The average Indian eats about 1,000 calories a day, a diet that can have significant health consequences.
But in a study published in the journal Nutrition, researchers from the National Institute of Medical Sciences and the Indian Institute of Nutrition tracked more than 1,300 people for about a year.
Among those who ate more than 100 calories a week, the amount of sugar they consumed more than doubled.
And among those who consumed less than 100 a week (the equivalent of about 1 cup of sugar a day), their intake of fat, protein and carbohydrates rose by nearly 50 percent.
Those with the highest intake of sugar—and the most people eating it—consumed an average of nearly 400 calories a year, and the average person consumed 1,700 calories.
That’s a lot of calories to consume on the side.
“It’s not just the calories that are bad, it’s the amount that you’re consuming,” said Dr. Rajesh Singh, a nutrition researcher at the Indian National University, who wasn’t involved in the study.
He added that the food pyramid is a good starting point for people trying to cut calories and boost their health.
“You need to understand how much food you’re eating and how many calories you’re getting,” Singh said.
“And you need to be aware of what’s going on in your body.”
It’s not the only way to reduce calories, however.
A healthy diet also includes fruits, vegetables, whole grains, fish and beans.
And while people may eat a lot less calories overall than they did a few years ago, Singh said, it takes a concerted effort to eat a healthy diet.
“This is a very long-term commitment, not just a few weeks,” he said.
And Singh said that if people are trying to lose weight, it might not be worth it.
“People are getting better.
There’s no reason for them to eat less,” he added.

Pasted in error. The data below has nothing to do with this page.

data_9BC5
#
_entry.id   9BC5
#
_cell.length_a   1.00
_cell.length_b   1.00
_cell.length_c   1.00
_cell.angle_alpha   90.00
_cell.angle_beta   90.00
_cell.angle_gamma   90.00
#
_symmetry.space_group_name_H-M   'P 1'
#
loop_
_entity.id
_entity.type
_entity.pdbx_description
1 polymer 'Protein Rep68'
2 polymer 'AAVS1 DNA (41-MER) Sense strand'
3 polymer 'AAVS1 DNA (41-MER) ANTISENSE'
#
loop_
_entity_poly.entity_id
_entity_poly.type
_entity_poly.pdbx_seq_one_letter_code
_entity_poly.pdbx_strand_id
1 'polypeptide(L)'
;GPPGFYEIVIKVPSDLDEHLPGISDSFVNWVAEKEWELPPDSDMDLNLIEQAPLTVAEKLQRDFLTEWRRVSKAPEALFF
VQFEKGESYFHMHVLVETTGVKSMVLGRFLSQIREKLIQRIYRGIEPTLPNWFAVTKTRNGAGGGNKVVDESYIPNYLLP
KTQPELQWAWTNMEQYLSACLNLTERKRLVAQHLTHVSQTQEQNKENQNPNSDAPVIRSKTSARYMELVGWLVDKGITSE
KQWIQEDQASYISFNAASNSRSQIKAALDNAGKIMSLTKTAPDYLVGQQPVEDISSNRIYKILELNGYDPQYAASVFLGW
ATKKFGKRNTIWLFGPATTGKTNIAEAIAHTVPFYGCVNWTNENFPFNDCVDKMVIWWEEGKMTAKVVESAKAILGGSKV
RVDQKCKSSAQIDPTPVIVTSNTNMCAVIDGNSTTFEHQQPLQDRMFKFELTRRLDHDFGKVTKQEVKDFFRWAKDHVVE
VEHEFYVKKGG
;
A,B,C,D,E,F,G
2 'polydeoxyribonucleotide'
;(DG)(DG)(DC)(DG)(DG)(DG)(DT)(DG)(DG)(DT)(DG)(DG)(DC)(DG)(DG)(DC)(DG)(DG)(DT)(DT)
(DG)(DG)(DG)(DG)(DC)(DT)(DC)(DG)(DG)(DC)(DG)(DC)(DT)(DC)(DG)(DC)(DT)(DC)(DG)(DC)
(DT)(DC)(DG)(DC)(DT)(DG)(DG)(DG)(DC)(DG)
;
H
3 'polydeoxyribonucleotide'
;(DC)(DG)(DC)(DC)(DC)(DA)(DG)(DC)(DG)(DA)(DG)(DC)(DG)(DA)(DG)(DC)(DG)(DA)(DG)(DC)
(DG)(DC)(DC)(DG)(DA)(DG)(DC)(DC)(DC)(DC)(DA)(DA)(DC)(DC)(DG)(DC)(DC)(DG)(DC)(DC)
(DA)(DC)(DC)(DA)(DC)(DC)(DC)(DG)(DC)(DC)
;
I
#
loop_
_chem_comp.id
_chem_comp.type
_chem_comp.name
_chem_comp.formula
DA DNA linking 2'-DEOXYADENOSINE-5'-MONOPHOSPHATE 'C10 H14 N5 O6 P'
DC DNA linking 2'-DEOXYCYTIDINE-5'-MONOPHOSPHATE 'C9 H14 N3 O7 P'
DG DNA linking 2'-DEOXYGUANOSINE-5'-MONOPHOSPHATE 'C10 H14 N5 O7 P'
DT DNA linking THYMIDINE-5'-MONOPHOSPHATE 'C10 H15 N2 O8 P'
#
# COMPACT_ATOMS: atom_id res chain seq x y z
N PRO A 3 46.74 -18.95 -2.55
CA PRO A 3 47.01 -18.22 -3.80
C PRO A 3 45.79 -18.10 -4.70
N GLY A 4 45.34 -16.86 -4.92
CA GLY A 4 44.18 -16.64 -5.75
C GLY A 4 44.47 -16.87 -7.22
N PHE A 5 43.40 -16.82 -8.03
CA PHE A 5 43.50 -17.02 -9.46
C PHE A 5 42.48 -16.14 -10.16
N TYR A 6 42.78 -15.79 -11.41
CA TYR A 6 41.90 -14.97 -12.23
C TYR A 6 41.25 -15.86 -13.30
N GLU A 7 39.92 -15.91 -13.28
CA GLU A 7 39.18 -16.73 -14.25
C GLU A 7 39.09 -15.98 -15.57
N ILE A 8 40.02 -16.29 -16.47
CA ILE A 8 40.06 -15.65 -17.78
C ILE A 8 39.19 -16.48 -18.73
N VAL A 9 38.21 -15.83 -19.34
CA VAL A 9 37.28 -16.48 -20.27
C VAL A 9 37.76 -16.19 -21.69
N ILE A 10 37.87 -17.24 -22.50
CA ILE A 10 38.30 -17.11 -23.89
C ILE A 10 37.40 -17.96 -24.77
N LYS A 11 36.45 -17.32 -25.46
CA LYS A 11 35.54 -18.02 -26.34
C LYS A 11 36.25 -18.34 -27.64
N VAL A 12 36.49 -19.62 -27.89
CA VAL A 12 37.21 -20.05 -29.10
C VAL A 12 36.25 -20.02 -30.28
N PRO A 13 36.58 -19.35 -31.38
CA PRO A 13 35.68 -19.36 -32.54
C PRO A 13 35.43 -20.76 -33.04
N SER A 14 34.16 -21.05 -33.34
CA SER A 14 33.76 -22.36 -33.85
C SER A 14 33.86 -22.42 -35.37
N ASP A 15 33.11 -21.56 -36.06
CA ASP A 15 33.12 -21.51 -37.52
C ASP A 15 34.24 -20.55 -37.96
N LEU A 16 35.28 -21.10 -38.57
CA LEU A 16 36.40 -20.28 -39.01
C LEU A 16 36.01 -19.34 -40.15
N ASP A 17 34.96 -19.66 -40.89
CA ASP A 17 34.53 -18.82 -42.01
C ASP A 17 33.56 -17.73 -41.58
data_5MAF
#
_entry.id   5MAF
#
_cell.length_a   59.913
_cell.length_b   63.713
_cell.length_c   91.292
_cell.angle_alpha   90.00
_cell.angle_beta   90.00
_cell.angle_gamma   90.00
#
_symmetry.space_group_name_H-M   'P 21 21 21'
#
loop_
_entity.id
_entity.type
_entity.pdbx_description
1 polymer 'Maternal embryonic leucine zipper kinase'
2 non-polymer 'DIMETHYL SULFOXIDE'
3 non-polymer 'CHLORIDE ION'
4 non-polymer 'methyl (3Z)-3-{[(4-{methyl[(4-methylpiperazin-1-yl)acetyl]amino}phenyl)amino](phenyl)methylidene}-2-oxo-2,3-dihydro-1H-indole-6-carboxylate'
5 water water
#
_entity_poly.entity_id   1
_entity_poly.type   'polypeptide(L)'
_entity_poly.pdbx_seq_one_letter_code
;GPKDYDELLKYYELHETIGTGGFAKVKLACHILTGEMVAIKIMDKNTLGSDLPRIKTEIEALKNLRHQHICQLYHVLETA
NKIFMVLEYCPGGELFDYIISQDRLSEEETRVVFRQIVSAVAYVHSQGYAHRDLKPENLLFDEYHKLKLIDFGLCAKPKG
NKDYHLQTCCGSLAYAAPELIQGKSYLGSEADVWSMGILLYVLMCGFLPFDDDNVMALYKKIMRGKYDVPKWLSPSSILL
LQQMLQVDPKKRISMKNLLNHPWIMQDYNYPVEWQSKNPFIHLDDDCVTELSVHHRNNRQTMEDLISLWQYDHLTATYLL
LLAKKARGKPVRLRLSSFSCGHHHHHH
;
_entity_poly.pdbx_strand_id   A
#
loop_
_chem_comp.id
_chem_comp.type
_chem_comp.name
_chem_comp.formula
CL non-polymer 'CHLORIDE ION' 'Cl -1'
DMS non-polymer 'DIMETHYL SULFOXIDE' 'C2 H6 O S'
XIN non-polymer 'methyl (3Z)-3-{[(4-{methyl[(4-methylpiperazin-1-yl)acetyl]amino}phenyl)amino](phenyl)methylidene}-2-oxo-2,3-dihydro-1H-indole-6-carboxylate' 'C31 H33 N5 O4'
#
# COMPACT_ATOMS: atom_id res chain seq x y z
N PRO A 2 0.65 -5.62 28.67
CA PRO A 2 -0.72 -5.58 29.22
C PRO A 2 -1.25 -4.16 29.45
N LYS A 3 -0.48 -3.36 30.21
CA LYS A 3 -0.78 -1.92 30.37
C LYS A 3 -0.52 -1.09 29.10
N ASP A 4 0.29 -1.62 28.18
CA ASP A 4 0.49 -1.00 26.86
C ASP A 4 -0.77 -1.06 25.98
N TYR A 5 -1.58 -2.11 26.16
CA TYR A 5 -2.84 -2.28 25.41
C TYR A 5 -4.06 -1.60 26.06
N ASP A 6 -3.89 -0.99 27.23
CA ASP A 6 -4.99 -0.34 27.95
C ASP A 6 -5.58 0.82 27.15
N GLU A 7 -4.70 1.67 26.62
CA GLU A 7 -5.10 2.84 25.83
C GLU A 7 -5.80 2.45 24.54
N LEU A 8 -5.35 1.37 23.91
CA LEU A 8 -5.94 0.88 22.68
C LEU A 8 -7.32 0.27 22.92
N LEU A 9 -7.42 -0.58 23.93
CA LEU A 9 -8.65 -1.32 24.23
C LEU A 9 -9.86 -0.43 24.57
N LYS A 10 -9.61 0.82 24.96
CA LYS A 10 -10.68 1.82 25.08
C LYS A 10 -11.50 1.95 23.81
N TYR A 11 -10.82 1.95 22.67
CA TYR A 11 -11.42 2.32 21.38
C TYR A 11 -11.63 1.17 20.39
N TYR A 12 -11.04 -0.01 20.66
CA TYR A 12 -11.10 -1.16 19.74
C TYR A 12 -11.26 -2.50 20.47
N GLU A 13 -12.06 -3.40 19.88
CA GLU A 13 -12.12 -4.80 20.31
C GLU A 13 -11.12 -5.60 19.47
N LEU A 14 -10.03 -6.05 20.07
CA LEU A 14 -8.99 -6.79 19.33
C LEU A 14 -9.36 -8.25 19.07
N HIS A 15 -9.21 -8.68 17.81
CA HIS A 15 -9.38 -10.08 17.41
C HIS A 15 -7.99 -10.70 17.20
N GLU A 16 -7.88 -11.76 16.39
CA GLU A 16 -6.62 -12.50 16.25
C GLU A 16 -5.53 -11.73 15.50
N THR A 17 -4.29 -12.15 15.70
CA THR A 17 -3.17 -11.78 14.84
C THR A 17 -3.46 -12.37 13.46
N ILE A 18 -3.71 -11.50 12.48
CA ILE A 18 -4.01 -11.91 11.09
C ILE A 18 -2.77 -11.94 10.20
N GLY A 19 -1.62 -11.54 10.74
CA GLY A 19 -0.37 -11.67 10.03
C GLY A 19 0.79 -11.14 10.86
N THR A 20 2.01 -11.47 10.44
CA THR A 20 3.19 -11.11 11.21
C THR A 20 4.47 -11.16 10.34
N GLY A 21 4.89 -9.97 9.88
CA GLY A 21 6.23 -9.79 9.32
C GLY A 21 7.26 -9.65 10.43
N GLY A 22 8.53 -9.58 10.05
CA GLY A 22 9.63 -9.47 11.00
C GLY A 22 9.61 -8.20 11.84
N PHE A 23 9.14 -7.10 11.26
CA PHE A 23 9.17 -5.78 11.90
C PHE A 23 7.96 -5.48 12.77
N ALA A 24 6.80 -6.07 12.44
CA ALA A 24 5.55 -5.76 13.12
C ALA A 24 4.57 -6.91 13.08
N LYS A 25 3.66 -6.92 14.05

A new diet A recent study published by researchers at Harvard Medical School in the New England Journal of Medicine showed that people who ate a diet with a high percentage of fruits, dairy products, and other plant-based foods, like whole grains and legumes, had a significant reduction in their risk of cardiovascular disease.
In the study, published in December, researchers tracked more 25,000 men and women who had high blood pressure and diabetes over two years.
They tracked the participants’ blood pressure, cholesterol, fasting glucose, and weight over that time period.
“What we found is that people in the highest quintile of fruit and vegetable consumption were 30 percent less likely to be at risk of heart disease, diabetes and hypertension than people in other quintiles,” the study said.
They also found that people eating more vegetables had a slightly higher risk of developing diabetes.
“There was a difference in blood pressure between people who were eating more fruits and vegetables and people who had lower levels of fruits and vegetable intake,” said senior author and Harvard professor of public health Dr. Elizabeth Blackburn, who was a researcher at Harvard when the study was conducted.
The researchers also found a significant difference in waist circumference.
The study looked at people who did not have hypertension, but were overweight or obese.
In addition, they found that the higher the proportion of fruits or vegetables in the diet, the lower the risk of diabetes.
That suggests the benefits of a healthy eating plan might outweigh the risks, Blackburn said.
A better way?
In a follow-up study, researchers at the University of Michigan followed more than 9,500 adults over the same time period, and found that participants in the group that ate the most fruits and veggies—as well as a healthy portion of vegetables—had a lower risk of becoming obese.
People who ate the least fruits and lower in animal products, for example, had the lowest risk of being obese.
However, the benefits for these people were not as great as for those who were the least fruit and veggie eaters.
“The people in our study who were most fruits-eating and less animal-derived foods had the greatest reduction in body weight and waist circumference,” Blackburn said, adding that the researchers found similar results for men and girls.
“If you’re trying to be lean and thin, then there are probably benefits,” she said.
But there are also risks.
In a previous study, Blackburn and her colleagues followed about 1 million men and 40,000 women for a decade and found the same effect for the benefits, and for the risks.
“Our study suggests that there are important and measurable health benefits to a healthy dietary pattern, including the prevention of heart diseases, diabetes, and certain cancers,” Blackburn wrote in the report.
“However, we also know that a high intake of added sugars and carbohydrates may contribute to increased risk of many chronic diseases, including diabetes, obesity, and some cancers.”
So what can you do?
It’s a good idea to limit what you eat.
A lot of the fruits and veg you eat are made up of sugars and other